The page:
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28.04.2019 Feature Article

The Speaking In Tongues – True Or False?

An African woman speaking in tonguesAn African woman speaking in tongues

On the African continent, are thousands of churches, with different names but all with one goal, to worship God. Apart from the beating of drums, playing of instruments and singing on Sundays, one remarkable thing which often comes out unexpectedly and intermittently is speaking in tongues.

What does the Bible say about ‘Speaking in tongues?’ The gift of speaking in other languages is a spiritual gift. Jesus predicted to speak in tongues: "And these are the signs that will accompany those who believed, they will speak new tongues." Mark 16:17.

On the day of Pentecost when the Holy Spirit was sent to the apostles, as recounted in Acts of the Apostles 2: 1-12. The apostles spoke the gospel to the crowds in Jerusalem and what they said could be understood by people who spoke many different languages: "we hear them speak of the great things of God in our tongues" Acts 2:11.

That was the first time someone spoke in other languages. However, in 1 Corinthians 14: 27-28, the Bible has made it clear that: "And if someone speaks in tongue, let it be limited to two or three at the most, and in turns, someone must interpret. But if there is no interpreter, he must keep silent in the congregation and speak himself and God."

From the above scriptures do we have to believe thousands of people ‘who receive the gift of speaking in tongues’ on Sundays, babbling repeatedly with strange unfamiliar words without interpretation? In my opinion, since most of these babblings aren't interpreted, that’s enough for us to know that strange the language from the person's mouth is totally false.

Note the latter part of 1 Corinthians 14: 27-28, it reads: But if there is no interpreter, he must keep silent in the congregation and speak himself and God. How many times during church service in Ghana we have witnessed people speaking in tongues without any interpretation?

Dear readers, I will share my own experience to confirm that most of the foreign languages we hear on Sundays at many church premises are not genuine.

I am the elder son of seven children. My father died when I was just nineteen. To help my mother, who never married again, I need to struggle daily. I was still a student at the Accra High School when I became a taxi driver. I supplied my mother’s bread in most of the big supermarkets in Accra three times a week before going to school each morning.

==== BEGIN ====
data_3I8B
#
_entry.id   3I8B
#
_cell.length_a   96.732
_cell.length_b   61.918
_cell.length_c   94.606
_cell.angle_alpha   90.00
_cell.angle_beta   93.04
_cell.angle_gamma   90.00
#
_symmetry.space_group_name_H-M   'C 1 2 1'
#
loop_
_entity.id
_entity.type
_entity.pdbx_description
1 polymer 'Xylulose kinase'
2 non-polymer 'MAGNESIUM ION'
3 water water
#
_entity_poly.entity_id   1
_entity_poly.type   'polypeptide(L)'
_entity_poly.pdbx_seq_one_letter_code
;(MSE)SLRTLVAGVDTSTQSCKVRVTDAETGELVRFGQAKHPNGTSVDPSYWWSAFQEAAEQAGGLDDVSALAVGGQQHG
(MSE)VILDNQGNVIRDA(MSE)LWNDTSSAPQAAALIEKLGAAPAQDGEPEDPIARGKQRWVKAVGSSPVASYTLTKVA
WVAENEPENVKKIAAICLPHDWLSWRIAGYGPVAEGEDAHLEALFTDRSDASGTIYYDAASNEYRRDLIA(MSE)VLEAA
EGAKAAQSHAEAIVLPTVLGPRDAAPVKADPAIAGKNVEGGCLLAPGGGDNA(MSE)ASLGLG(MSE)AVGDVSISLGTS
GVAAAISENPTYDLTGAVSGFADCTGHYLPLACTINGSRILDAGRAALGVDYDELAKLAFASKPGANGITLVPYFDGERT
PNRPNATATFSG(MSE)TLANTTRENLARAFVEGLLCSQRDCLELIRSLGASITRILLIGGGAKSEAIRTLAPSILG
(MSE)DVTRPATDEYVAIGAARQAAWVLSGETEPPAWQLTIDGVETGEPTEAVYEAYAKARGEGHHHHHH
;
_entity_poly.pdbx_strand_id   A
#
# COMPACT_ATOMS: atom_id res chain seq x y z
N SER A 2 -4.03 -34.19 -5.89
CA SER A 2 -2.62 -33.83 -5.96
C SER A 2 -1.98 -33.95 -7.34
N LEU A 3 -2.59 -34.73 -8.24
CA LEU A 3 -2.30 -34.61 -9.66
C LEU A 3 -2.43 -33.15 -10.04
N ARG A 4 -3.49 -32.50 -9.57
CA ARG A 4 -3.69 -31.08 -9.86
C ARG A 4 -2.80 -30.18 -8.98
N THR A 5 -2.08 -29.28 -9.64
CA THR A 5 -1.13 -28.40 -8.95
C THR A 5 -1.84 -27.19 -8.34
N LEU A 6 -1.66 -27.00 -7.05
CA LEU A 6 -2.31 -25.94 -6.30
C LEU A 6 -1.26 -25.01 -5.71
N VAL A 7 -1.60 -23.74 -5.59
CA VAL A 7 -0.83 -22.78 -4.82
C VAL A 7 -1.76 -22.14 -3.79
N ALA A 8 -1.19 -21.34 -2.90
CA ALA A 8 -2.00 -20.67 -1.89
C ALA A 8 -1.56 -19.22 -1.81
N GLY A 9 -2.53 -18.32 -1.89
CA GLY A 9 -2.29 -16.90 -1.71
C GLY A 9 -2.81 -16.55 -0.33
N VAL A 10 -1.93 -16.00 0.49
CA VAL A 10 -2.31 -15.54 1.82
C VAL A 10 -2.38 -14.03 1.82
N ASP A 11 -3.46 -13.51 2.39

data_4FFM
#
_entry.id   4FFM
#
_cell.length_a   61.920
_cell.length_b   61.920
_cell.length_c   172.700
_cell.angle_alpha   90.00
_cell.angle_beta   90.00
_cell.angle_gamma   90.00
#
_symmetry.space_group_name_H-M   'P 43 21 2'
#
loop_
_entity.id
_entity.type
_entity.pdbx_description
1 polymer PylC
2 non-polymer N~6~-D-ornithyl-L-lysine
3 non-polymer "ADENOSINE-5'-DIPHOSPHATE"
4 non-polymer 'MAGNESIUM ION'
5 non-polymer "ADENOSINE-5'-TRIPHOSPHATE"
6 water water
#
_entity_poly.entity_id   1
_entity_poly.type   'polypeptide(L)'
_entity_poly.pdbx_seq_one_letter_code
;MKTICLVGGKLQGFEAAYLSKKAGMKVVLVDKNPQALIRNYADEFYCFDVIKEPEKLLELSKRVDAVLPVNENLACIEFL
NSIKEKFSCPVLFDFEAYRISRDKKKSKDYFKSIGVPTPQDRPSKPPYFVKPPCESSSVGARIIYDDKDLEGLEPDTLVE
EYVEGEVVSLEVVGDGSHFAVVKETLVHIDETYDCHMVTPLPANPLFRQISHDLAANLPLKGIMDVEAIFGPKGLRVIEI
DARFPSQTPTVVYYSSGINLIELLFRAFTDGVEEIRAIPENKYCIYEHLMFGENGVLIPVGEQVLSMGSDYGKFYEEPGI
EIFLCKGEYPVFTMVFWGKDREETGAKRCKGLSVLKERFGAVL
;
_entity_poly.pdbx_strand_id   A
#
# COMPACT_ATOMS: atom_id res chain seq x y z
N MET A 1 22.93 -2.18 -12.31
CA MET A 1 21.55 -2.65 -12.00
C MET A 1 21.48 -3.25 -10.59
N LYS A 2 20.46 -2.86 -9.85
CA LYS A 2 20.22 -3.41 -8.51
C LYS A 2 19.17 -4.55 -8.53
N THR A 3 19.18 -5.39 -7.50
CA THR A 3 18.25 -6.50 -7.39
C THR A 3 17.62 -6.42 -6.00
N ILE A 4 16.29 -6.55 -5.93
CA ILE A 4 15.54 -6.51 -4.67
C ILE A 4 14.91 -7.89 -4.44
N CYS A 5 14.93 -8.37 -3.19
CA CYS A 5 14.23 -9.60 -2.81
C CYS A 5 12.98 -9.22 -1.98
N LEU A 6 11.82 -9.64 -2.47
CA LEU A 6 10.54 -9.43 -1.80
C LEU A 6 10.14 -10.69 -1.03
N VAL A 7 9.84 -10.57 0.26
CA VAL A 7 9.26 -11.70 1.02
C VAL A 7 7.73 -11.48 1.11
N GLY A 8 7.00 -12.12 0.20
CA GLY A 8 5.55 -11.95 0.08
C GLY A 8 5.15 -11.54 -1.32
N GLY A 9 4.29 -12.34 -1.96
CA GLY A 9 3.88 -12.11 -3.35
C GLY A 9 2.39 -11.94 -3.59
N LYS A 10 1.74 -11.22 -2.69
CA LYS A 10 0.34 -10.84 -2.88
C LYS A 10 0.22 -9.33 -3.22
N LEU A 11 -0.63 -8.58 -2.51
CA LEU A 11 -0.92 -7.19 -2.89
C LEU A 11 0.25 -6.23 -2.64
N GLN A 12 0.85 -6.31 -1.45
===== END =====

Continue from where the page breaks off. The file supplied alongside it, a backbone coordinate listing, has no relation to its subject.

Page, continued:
I left Ghana to Nigeria for five years, I was in Guinea, Gambia, and worked in Sierra Leone and Ivory Coast, before I finally made it to Europe in the late eighties. Once in one of the European countries in the Scandinavia, things became extremely hard for me, without food, money and a place to sleep.

My only consolation was the Bible which was always by me. One day, while reading the scriptures, a white man came close to disturb my peace: “Oh! You are reading the Bible. I can help you to speak in tongues.” He took the Bible from me and asked me to pray together. I obliged.

While praying, I wasn’t concentrating on his ability or God’s will to receive the gift of speaking in tongues because I was hungry, tired and weak. The man prayed over fifteen minutes and when the Holy Spirit failed to pour on me to speak in tongues, he gave back my Bible to me and left.

I watched him as he leaves, and said to myself: "If you are aware of how I am suffering you’ll not bother me at all with the speaking in tongues issue."

God can speak to many people through vision but the gift of speaking in tongues doesn’t exist any longer. If anyone speaks in tongues and no one interprets it means its false.

Joel Savage
Joel Savage, © 2019

Joel Savage is a Ghanaian-Belgian journalist and author. The accredited press-card holder of the Flemish Journalists Association once contributed regularly to the features column of the Daily Graphic, The Mirror, Ghanaian Times and the Weekly Spectator. The writer currently lives in Belgium.,

Disclaimer: "The views/contents expressed in this article are the sole responsibility of the author(s) and do not neccessarily reflect those of Modern Ghana. Modern Ghana will not be responsible or liable for any inaccurate or incorrect statements contained in this article."

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